In today’s internet-driven world, employers have never had more options from which to recruit new hires. Sites like Zip Recruiter, Monster.com, and Career Builder specialize in talent acquisition, serving as stand-alone classified pages of sorts. Employers also can utilize ever-present social media channels, like Facebook and LinkedIn, to find the best candidate for a position.

The California Legislature made headlines yesterday by passing legislation that prohibits employers from demanding the social media usernames or passwords of current employees and applicants.  The bill also prevents employers from requiring employees or candidates to log in to social media in the presence of the employer (i.e., the employee’s supervisor, or the interviewer, or a human resources manager – you get the point).
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Over a year ago, our colleagues at the Information Intersection blog warned that employers should think twice before using websites such as Spokeo.com, which are aggregators of personal information collected from online sources, including social media.  They warned that:

…the information available through some of these sites might be incomplete, inaccurate or dated…The reality is that most online information brokers, in their current versions, are not designed to be used for employment screening purposes.  They typically do not meet or even purport to meet the strict rules that apply to pre-employment screening databases.
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Two weeks ago, we posted on how employers viewing employees’ or job applicants’ Facebook pages could violate the Genetic Information Nondiscrimination Act (“GINA”), which prohibits employers from obtaining or using certain types of genetic information.  We didn’t know the issue of employers viewing applicants’ Facebook pages — and particularly requiring their passwords — was about to BLOW UP.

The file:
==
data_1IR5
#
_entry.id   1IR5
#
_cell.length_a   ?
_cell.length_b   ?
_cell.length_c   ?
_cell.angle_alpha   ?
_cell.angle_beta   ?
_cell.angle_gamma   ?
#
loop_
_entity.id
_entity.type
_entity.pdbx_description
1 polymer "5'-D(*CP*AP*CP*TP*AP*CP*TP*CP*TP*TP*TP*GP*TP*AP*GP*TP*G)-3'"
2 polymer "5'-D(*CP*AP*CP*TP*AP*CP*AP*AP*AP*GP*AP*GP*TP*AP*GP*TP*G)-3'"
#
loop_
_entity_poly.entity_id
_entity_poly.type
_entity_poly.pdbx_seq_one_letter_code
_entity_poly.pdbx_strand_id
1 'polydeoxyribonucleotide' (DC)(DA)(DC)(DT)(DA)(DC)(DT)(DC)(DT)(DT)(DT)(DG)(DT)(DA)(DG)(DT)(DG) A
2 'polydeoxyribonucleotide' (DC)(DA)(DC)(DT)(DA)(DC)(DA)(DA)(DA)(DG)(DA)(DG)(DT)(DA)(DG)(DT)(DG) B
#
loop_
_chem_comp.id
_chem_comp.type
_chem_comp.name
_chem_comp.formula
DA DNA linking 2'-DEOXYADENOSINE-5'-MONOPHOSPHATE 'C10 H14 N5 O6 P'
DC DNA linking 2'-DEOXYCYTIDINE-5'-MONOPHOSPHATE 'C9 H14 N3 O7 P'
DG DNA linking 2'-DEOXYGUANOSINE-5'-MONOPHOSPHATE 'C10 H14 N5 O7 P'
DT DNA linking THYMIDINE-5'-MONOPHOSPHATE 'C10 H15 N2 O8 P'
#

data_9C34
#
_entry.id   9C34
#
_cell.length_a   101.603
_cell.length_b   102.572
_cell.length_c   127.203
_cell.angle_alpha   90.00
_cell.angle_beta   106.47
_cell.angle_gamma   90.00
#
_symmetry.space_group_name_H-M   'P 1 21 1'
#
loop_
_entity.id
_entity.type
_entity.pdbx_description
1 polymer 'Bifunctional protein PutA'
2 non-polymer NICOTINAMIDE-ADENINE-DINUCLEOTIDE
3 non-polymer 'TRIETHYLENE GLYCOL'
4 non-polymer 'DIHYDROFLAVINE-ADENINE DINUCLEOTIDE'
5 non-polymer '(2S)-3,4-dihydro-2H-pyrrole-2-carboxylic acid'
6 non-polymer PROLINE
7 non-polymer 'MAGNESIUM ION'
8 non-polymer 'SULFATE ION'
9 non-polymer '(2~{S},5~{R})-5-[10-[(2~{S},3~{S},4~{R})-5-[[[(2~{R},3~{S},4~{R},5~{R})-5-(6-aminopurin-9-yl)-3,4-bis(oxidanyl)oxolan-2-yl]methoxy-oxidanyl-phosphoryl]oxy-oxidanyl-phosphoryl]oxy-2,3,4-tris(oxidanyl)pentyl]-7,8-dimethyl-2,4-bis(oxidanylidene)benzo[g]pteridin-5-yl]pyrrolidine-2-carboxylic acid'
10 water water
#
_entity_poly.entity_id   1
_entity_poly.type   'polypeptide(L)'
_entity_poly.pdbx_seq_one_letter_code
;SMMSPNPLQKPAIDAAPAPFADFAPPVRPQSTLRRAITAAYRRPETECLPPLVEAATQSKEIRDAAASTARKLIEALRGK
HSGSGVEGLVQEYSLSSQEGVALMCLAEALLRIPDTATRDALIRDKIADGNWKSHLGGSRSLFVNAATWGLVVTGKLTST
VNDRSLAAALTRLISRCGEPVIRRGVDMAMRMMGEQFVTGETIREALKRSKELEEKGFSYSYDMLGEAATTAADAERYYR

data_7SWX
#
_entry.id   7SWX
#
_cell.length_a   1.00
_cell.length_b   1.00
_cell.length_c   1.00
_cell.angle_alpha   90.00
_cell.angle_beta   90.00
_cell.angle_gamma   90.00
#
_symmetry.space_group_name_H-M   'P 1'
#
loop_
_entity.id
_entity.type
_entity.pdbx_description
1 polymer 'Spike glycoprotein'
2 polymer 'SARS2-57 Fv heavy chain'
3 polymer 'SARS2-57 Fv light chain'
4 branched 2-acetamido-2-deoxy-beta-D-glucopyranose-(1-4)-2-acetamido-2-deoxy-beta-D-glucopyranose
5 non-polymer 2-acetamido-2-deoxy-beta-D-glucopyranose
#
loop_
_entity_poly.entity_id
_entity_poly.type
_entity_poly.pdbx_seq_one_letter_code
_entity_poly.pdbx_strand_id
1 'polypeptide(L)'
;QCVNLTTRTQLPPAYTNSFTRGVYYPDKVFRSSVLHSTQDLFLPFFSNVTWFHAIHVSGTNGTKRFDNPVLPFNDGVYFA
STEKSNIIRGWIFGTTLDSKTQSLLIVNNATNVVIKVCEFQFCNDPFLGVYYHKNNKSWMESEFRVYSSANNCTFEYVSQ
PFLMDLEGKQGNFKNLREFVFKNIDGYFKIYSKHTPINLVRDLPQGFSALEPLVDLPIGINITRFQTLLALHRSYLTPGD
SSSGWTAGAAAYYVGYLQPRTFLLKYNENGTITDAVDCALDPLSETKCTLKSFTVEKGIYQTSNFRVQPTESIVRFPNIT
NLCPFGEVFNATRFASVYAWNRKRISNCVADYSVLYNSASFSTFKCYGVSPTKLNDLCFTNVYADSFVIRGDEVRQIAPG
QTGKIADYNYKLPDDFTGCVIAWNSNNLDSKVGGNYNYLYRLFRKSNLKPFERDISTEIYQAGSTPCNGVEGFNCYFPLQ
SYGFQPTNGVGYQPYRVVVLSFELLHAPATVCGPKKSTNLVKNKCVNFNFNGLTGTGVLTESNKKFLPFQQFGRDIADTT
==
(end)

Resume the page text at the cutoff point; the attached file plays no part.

Since our post, the issue has been the subject of Congressional hearings, proposed legislation, a statement by Facebook, and lots of articles, blogs and tweets.  Many have pointed out that requiring a Facebook password (1) may be illegal, (2) is an invasion of privacy, and (3) gets employers involved in issues they usually seek to avoid.  While these points are true (and are briefly explained below), the real question is:  Does demanding a Facebook password really serve an employer’s best interests?  Put simply, is it a good idea?
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Online social media presents great rewards – and potential risks – for employers.  With more than 500 million active users on Facebook alone, there is no question that a large percentage of employees in every workforce use some form of online social networking.  Even when information on social media networks is not publicly available (such as when employees use “friends only” privacy settings in a social media network such as Facebook), employees often grant access to (“friend”) their supervisors, many of whom also use the same social media.  Likewise, there is no doubt that social media use goes on during work hours and at work – even where employers takes steps to restrict this behavior. 
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